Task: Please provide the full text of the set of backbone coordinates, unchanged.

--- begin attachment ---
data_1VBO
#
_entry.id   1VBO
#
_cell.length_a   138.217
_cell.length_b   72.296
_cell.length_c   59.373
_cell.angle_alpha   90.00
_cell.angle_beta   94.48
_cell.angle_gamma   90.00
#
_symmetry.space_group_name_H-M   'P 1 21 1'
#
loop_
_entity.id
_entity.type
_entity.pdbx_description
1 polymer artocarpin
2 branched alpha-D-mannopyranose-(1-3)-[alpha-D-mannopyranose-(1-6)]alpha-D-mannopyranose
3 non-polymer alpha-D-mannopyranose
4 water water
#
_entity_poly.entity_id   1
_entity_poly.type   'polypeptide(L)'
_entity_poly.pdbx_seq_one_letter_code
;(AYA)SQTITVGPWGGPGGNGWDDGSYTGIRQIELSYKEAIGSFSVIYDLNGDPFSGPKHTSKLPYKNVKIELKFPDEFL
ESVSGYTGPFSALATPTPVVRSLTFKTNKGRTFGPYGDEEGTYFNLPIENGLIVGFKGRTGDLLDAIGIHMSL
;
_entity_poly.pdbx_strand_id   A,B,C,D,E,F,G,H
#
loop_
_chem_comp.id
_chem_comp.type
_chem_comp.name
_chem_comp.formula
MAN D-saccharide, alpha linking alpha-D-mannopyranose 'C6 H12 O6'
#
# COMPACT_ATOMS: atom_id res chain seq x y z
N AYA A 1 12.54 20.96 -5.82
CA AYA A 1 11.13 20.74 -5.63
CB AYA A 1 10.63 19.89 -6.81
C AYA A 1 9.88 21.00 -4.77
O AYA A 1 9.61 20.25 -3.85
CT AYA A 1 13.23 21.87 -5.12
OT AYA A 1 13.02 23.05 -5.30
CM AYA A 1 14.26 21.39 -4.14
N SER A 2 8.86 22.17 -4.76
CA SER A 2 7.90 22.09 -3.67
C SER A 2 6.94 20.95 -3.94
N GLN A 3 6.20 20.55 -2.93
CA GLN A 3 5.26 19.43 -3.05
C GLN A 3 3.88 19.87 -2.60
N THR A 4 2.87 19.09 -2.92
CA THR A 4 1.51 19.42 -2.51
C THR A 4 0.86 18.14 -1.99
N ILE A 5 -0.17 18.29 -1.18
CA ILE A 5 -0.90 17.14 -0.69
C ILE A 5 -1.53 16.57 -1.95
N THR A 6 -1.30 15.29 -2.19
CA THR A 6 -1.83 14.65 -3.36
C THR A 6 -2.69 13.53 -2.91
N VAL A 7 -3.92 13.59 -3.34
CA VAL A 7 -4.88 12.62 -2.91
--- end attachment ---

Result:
data_1VBO
#
_entry.id   1VBO
#
_cell.length_a   138.217
_cell.length_b   72.296
_cell.length_c   59.373
_cell.angle_alpha   90.00
_cell.angle_beta   94.48
_cell.angle_gamma   90.00
#
_symmetry.space_group_name_H-M   'P 1 21 1'
#
loop_
_entity.id
_entity.type
_entity.pdbx_description
1 polymer artocarpin
2 branched alpha-D-mannopyranose-(1-3)-[alpha-D-mannopyranose-(1-6)]alpha-D-mannopyranose
3 non-polymer alpha-D-mannopyranose
4 water water
#
_entity_poly.entity_id   1
_entity_poly.type   'polypeptide(L)'
_entity_poly.pdbx_seq_one_letter_code
;(AYA)SQTITVGPWGGPGGNGWDDGSYTGIRQIELSYKEAIGSFSVIYDLNGDPFSGPKHTSKLPYKNVKIELKFPDEFL
ESVSGYTGPFSALATPTPVVRSLTFKTNKGRTFGPYGDEEGTYFNLPIENGLIVGFKGRTGDLLDAIGIHMSL
;
_entity_poly.pdbx_strand_id   A,B,C,D,E,F,G,H
#
loop_
_chem_comp.id
_chem_comp.type
_chem_comp.name
_chem_comp.formula
MAN D-saccharide, alpha linking alpha-D-mannopyranose 'C6 H12 O6'
#
# COMPACT_ATOMS: atom_id res chain seq x y z
N AYA A 1 12.54 20.96 -5.82
CA AYA A 1 11.13 20.74 -5.63
CB AYA A 1 10.63 19.89 -6.81
C AYA A 1 9.88 21.00 -4.77
O AYA A 1 9.61 20.25 -3.85
CT AYA A 1 13.23 21.87 -5.12
OT AYA A 1 13.02 23.05 -5.30
CM AYA A 1 14.26 21.39 -4.14
N SER A 2 8.86 22.17 -4.76
CA SER A 2 7.90 22.09 -3.67
C SER A 2 6.94 20.95 -3.94
N GLN A 3 6.20 20.55 -2.93
CA GLN A 3 5.26 19.43 -3.05
C GLN A 3 3.88 19.87 -2.60
N THR A 4 2.87 19.09 -2.92
CA THR A 4 1.51 19.42 -2.51
C THR A 4 0.86 18.14 -1.99
N ILE A 5 -0.17 18.29 -1.18
CA ILE A 5 -0.90 17.14 -0.69
C ILE A 5 -1.53 16.57 -1.95
N THR A 6 -1.30 15.29 -2.19
CA THR A 6 -1.83 14.65 -3.36
C THR A 6 -2.69 13.53 -2.91
N VAL A 7 -3.92 13.59 -3.34
CA VAL A 7 -4.88 12.62 -2.91